Working for it: Barry Jenkins’ follow-up to the Oscar-winning best picture Moonlight earned raves at its Toronto premiere for its sensitive and potent adaptation of James Baldwin’s novel (and was the runner-up, along with Roma, to Green Book for Toronto’s People’s Choice prize).
        In its depiction of black love — between a man and a woman, between friends, between family, between community members — Beale Street feels as necessary as its predecessor.
Working against it: After Moonlight, expectations could burden this movie, which gorgeously unfolds in a nonlinear approach that could prove off-putting to older academy members averse to flashbacks of the nonacid variety.
WIDOWS 
The story: Women, led by Viola Davis, carry out a robbery that their husbands planned but never completed. (The film’s title betrays the reason why.)
Working for it: Steve McQueen’s first film since 12 Years a Slave is easily his most commercial effort. But it’s no mere heist movie. Widows takes on toxic men, a broken political system, the widening chasm between the privileged and the poor and a world in which anything — and anyone — can be bought and sold. All these elements are baked into a crowd-pleasing thriller that has been producing gasps and cheers at academy and guild screenings in recent weeks.
Working against it: Could disappoint those itching for a pure heist movie. And its genre trappings could dissuade some from voting for it.


VICE 
The story: Dick Cheney becomes the most powerful vice president in US history, promising to handle the “more mundane jobs” of George W Bush’s presidency — i.e., “overseeing bureaucracy, military, energy and foreign policy.”
Working for it: Writer-director Adam McKay won an Oscar two years ago for The Big Short, his scathing, freewheeling indictment of Wall Street and regulatory irresponsibility. The idea of McKay training his moral outrage toward Cheney and Bush will have many in Hollywood sharpening their pitchforks with glee.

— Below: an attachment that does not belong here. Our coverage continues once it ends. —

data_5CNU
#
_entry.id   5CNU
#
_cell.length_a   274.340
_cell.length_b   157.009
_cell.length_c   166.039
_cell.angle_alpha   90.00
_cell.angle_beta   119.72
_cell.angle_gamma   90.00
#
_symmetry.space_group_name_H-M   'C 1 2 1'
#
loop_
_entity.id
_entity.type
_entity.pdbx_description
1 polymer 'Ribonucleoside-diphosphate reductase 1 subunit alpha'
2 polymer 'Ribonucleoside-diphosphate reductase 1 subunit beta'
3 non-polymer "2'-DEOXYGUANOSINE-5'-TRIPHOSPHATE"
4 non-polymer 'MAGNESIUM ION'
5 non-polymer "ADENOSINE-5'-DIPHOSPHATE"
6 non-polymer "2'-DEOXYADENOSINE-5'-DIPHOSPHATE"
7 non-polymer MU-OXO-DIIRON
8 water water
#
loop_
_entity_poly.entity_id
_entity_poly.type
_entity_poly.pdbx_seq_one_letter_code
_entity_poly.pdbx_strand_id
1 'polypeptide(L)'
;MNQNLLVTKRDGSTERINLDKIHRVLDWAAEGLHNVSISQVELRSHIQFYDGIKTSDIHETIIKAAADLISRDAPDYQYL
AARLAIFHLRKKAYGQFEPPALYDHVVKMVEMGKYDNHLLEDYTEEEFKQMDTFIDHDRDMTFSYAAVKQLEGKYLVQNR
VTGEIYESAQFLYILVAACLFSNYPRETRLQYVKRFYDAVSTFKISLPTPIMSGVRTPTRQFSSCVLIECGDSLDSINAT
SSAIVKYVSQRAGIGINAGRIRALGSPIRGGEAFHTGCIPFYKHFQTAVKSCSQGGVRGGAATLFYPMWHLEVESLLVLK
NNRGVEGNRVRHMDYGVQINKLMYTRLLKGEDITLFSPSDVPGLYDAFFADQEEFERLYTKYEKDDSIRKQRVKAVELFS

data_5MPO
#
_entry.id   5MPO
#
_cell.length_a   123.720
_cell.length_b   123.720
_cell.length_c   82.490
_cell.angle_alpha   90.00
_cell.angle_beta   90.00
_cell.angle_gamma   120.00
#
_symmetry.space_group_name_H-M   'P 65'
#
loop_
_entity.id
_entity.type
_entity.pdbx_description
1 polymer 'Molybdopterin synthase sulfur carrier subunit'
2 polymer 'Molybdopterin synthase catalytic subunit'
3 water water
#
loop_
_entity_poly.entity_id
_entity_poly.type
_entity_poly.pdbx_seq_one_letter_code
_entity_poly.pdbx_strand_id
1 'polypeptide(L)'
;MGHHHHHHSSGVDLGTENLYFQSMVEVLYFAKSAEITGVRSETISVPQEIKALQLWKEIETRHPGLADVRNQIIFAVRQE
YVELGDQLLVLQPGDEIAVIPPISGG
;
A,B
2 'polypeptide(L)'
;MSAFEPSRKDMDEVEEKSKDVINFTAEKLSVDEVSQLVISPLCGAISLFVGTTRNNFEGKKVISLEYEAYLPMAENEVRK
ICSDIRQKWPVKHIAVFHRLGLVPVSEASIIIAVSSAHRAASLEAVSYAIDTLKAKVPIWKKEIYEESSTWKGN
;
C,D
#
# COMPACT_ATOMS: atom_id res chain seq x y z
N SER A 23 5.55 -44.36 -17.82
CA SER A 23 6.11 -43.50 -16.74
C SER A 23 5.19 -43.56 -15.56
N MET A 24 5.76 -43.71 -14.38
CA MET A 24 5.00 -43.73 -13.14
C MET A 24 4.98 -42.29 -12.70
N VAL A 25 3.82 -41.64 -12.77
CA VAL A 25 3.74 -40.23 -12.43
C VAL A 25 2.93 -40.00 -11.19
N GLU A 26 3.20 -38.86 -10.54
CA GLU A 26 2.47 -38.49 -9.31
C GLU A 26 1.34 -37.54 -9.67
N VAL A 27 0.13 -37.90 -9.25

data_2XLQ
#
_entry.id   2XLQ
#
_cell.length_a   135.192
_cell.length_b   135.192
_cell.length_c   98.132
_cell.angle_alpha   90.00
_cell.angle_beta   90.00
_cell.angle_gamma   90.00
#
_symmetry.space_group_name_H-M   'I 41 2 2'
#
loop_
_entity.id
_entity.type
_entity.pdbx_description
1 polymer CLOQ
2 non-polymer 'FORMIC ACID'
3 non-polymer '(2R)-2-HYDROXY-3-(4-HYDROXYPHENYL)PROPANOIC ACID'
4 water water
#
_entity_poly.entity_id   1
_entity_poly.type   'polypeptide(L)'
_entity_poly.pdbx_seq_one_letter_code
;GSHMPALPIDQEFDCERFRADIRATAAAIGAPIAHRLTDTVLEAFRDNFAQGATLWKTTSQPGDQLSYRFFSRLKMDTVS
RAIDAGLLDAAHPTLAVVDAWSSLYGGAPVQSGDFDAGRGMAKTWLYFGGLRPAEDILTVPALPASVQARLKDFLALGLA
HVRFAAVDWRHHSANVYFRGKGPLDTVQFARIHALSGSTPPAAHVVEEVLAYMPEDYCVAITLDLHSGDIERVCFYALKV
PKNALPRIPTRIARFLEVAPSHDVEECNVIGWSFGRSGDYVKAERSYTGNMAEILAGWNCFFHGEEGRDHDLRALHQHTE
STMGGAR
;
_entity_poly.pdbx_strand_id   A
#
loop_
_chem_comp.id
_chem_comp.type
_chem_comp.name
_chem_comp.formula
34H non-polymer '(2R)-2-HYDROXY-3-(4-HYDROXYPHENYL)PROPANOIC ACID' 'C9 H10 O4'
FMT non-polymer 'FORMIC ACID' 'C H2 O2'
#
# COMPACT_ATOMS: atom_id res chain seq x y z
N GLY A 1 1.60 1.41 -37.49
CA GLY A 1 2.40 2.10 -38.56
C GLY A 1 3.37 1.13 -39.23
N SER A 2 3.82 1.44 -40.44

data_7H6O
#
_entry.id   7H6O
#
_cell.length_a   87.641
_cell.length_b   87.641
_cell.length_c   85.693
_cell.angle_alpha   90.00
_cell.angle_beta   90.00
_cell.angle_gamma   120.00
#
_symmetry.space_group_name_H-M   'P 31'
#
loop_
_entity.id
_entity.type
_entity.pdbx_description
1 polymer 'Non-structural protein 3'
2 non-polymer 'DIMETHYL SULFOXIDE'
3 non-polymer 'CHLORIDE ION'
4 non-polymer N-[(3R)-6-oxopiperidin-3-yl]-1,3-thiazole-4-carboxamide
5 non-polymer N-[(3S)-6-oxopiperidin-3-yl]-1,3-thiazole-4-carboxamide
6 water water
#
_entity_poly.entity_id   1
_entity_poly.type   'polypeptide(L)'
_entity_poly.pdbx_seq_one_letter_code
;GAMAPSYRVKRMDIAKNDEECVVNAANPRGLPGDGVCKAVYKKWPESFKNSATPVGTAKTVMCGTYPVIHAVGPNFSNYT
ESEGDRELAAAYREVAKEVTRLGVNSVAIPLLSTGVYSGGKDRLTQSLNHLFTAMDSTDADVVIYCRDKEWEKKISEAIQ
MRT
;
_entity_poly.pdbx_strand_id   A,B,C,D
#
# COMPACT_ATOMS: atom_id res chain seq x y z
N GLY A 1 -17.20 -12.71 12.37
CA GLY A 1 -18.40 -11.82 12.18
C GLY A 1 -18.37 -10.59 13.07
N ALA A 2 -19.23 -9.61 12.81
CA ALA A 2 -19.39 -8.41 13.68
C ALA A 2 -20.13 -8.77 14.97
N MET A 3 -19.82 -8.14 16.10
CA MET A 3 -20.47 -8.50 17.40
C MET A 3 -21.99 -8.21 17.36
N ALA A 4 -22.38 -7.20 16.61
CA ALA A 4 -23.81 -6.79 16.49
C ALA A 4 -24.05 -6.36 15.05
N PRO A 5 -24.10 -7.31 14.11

Working against it: For some, a tax audit notice would be preferable to a movie centred on politics, much less Cheney. Also: Its late arrival — the movie won’t begin screening until mid-November — will have it scrambling for traction with voters. In other words, it’d better deliver.


MARY QUEEN OF SCOTS 
The story: Mary Stuart, queen of Scotland, and her cousin, Queen Elizabeth I, vie for the English throne.
Working for it: Two Oscar-nominated actresses — Saoirse Ronan in the title role and Margot Robbie playing Elizabeth — plus a nuanced exploration of what it means to be a woman in power.
Working against it: It’s more conventional than The Favourite and may suffer by comparison when critics’ groups gravitate toward Lanthimos’ film.


THE MULE 
The story: True tale of an elderly man (Clint Eastwood) who becomes a prolific drug courier for a Mexican cartel.
Working for it: The needles-and-pins trailer for this Eastwood-directed thriller, costarring Bradley Cooper, looks fantastic. (The film hasn’t screened for press yet.) The last time Eastwood and Cooper teamed was American Sniper, and that turned out pretty well for all involved.
Working against it: Warner Bros. reps continue to soft-pedal the movie’s Oscar chances, saying simply: “It’s a good Clint movie.” Translation: It’s Gran Torino, not Million Dollar Baby.   —Los Angeles Times/TNS